Okay, you’ve got buy-in from the whole company to finally enforce your MAP Policy. That’s great. You have your policies and enforcement templates lawyer-approved and ready to go. Excellent. You have an automated price monitoring and policy enforcement system in place. More excellent! You know who your online sellers really are. Uhhh… You know how the online sellers are getting your inventory. Uhhhh… Stop!
If you don’t know who the sellers are and how they’re getting your products then you’re fighting a losing battle. Because MAPP non-compliance is not legally prosecutable, a brand’s only recourse is to stop the merchant from getting its inventory. See the problem? You can’t stop them if you don’t know who they are. That’s why merchant identification is vital to the successful enforcement of Minimum Advertised Price Policies (MAPP.)
Easier said than done, right? Right. The bottom line is that the merchants are getting your product from one of the steps in your distribution chain. For the purposes of this article, let’s filter out the noise and focus on resellers listing more than one or two items – unless, of course, you only have one or two items.
The first thing to do is review your direct accounts. This is the low-hanging fruit. If the brand maintains its own accounts and is the only product source (which MAPP Trap highly recommends to deter marketplace price wars), then it’s usually pretty simple to draw the line from an online store to purchase order when uncovering MAP violations. This may seem obvious, but the way accounts are compared really matters. Cross-reference all of the contact information about your online resellers with your chart of accounts. Do not just focus on company names because these are frequently different. Resellers often change their store names so they can’t be caught. Check physical addresses, telephone numbers and even email addresses.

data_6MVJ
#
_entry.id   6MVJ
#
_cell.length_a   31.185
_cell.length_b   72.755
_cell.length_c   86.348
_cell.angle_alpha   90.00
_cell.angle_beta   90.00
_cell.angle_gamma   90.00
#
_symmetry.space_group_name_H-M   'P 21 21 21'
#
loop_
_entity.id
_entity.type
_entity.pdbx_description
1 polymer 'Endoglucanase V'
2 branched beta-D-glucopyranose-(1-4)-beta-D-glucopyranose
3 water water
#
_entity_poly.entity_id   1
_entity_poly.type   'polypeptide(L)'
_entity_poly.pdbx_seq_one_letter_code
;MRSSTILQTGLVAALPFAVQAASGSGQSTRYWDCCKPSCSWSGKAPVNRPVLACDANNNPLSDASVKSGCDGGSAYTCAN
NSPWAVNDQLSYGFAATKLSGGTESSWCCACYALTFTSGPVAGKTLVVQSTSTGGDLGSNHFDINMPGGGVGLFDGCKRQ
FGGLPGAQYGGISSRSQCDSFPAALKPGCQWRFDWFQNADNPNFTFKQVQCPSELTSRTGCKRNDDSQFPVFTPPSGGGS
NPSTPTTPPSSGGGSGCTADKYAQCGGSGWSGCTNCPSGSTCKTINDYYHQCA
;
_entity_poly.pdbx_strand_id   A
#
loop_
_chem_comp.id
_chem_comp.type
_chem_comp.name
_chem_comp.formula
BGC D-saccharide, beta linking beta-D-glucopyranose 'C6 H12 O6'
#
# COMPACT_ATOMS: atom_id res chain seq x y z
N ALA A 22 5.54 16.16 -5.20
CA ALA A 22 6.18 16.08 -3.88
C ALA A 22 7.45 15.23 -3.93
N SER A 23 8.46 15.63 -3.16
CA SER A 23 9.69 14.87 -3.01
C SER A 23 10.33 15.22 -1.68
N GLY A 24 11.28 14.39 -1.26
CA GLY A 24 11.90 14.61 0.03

If you need to go further, the next step is to ask your domestic wholesale distributors and/or independent sales reps. This is the source of many unknown sellers. Because the wholesaler sells to its own list of customers, the merchant information and price policies are meaningless to the brand. Even when the distributor agrees to honor “do not ship” lists, brands still don’t know which distributor sold it to them. If the distributor can’t identify the resellers by their store names, provide the contact list or get their contact list and compare information on your own. Don’t forget to use ship to AND bill to addresses!
The next place to look is with your foreign distributors. What could a foreign distributor have to do with it you ask? Plenty! Some foreign distributors will divert a portion of their ordered goods from an export container to a warehouse near the port. They then either sell it directly to ecommerce stores, drop ship on their behalf or create their own online stores. We recommend that you require weights on both sides of the journey.
Hopefully, you’ve discovered what you need by now. But if not, you can go even further. Check to see if your factory is manufacturing additional units and selling them to other parties. Look internally. We have found instances where a brand’s own warehouse and bookkeeping staff are falsifying inventory reports and starting their own stores. Of course, there is always the possibility that resellers are making the sale then ordering from Amazon or some other authorized seller. It may seem crazy but it happens. Remember, the online resellers are getting your products somewhere so you just need to follow the dotted lines.
As part of its service, MAPP Trap tracks and identifies online resellers with manual skip-tracing techniques, cross-references user account lists with its reseller database, and cross-references omni-channel resellers to see who else they sell as. Frequently, the other stores are recognizable and help to reveal the flow of goods.